Workplace policies 

Inflexible workplace policies or a lack of supportive measures like flexible scheduling can contribute to persistent staff absenteeism. 

Lack of recognition 

Feeling undervalued or unrecognised for contributions can result in decreased morale and increased absenteeism. 

Strategies to tackle staff absences 

In dealing with staff absenteeism, implementing effective strategies is vital for a thriving educational environment. The focus should be on tackling (where possible) the root causes and not just throwing the book at people. Prioritising the well-being of staff is paramount, serving as the foundation for the entire educational community.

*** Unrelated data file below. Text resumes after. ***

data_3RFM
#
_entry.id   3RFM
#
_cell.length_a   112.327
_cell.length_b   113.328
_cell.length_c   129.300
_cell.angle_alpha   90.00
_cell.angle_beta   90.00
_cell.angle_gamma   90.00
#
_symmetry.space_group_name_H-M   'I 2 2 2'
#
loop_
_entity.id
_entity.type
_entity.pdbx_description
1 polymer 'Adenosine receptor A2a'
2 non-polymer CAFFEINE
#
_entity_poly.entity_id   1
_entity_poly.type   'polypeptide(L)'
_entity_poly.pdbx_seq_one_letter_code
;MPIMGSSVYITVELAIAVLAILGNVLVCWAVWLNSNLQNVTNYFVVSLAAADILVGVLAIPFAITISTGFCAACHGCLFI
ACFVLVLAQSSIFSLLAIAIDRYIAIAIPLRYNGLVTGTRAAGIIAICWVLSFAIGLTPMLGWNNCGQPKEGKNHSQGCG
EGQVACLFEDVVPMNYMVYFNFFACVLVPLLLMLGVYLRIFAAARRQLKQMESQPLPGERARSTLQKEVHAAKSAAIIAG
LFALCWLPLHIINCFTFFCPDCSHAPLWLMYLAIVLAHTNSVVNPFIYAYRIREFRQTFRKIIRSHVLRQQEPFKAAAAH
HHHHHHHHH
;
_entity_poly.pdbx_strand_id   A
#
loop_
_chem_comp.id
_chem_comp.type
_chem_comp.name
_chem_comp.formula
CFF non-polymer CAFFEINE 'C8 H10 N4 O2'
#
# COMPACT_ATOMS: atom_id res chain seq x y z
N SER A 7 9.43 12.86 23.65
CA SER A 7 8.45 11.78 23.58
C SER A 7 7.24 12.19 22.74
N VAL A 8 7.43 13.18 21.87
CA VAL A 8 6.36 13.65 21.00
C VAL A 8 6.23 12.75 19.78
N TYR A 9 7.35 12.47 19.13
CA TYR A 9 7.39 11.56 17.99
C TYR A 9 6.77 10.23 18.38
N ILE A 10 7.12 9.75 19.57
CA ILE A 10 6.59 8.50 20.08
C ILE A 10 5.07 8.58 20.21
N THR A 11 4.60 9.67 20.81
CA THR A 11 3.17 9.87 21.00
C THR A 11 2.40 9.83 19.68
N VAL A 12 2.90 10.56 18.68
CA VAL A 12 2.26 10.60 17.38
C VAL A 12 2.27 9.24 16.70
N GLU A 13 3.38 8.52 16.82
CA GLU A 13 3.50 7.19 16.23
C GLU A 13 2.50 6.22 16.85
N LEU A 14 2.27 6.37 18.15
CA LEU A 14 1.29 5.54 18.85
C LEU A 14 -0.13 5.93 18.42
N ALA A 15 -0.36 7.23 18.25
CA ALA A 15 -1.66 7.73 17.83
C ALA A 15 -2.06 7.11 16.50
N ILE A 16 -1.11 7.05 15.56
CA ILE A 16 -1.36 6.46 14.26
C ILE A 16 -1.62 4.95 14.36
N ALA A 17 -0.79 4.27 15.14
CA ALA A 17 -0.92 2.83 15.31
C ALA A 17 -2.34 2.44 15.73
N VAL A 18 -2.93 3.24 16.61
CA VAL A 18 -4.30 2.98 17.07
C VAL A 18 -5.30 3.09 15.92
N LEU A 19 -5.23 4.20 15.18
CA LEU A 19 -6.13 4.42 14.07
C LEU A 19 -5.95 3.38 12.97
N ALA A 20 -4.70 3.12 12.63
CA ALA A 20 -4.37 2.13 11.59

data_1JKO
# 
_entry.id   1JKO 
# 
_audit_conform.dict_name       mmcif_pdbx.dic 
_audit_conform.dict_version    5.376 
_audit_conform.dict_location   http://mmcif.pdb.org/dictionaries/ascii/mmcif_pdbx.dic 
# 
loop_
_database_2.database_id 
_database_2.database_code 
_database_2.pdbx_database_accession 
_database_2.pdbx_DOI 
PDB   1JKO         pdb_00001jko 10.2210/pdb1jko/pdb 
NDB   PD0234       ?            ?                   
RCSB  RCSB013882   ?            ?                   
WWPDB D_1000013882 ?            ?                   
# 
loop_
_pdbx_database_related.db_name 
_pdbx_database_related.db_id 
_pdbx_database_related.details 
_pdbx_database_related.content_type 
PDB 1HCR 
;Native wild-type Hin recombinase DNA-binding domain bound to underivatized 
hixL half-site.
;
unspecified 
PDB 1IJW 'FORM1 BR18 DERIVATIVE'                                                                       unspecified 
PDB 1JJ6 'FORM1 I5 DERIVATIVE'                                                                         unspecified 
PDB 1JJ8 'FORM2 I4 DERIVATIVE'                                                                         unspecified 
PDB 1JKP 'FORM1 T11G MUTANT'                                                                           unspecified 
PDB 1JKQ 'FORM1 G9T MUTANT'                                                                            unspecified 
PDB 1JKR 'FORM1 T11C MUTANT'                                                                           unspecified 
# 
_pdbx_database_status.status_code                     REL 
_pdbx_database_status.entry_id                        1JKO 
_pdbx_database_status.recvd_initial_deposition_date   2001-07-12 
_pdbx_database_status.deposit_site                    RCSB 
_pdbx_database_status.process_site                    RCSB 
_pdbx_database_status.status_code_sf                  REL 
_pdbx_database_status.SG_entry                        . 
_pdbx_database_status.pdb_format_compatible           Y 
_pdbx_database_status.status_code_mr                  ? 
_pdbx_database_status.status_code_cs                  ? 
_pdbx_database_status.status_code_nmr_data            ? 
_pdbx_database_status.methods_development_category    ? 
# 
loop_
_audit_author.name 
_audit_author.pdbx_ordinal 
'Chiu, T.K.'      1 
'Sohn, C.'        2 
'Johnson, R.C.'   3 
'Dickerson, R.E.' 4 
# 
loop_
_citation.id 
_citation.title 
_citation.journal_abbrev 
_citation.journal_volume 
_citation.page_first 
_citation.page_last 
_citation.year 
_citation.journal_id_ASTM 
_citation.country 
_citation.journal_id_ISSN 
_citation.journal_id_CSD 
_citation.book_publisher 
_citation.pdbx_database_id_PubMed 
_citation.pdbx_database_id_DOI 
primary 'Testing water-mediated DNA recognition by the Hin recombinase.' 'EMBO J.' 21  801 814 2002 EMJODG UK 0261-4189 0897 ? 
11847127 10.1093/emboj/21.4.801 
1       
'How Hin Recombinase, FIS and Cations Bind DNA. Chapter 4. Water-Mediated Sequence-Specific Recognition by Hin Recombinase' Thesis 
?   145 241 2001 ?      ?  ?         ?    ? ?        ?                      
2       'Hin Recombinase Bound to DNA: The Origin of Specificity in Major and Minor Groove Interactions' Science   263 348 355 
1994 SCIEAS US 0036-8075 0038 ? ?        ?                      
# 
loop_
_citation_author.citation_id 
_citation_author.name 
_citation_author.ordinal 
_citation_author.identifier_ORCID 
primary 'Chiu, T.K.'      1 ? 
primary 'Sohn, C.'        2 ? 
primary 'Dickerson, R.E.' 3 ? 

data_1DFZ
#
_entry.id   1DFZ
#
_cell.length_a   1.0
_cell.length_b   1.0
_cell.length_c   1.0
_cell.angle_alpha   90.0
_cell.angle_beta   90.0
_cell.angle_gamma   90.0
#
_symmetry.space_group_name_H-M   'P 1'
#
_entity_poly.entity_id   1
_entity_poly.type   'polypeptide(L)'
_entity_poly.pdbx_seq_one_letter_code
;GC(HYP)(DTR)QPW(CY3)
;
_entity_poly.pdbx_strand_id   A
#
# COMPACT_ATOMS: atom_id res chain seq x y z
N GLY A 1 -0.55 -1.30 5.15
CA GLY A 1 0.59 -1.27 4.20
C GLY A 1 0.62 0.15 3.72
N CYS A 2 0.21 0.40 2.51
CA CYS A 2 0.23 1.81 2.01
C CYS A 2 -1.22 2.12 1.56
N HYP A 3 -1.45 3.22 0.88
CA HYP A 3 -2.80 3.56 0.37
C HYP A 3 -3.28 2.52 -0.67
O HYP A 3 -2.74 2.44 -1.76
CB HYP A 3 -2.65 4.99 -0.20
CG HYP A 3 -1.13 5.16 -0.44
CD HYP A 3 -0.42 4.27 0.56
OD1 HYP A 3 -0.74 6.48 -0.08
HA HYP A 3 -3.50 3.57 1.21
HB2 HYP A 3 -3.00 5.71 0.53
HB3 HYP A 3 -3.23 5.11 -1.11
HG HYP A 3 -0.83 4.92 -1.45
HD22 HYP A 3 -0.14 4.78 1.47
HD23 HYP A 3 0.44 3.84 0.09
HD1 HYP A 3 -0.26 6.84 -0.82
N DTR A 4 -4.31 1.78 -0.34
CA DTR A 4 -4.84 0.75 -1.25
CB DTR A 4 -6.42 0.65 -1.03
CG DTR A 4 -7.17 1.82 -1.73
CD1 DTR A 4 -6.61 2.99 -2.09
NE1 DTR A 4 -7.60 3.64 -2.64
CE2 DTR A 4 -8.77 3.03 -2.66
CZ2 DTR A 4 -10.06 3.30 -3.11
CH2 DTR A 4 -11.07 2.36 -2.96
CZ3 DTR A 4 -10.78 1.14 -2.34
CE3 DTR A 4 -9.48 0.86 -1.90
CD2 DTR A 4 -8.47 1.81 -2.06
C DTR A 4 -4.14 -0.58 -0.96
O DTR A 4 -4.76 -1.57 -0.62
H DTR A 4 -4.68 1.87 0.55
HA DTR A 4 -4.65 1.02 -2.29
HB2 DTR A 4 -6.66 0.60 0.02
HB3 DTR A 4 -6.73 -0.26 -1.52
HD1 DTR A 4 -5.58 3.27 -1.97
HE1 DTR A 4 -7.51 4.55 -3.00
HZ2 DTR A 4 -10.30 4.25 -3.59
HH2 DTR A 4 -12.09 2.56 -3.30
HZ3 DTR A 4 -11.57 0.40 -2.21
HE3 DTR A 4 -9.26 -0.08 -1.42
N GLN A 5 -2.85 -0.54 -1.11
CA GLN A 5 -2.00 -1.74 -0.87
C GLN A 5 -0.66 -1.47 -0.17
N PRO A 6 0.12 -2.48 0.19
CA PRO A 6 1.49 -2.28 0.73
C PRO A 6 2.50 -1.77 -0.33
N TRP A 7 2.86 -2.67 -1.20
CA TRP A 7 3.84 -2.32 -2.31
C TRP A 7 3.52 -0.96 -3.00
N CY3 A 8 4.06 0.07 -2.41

We will now explore practical measures to address frequent staff absences. These strategies aim to create a supportive and positive workplace culture, from wellness initiatives to flexible work arrangements.  

Internal audit 

To identify the specific reasons behind your staff absences, start with an internal audit. Your auditor will complete a systematic review of attendance records, surveys, and workplace conditions to identify the root causes of persistent absences. By analysing workload, culture, and professional development, the audit report will provide unbiased insights, allowing you to make informed decisions with a data-driven approach. This proactive method not only diagnoses issues, but also promotes a culture of accountability and transparency, paving the way for a healthier workplace and reducing absenteeism.

Open two-way communication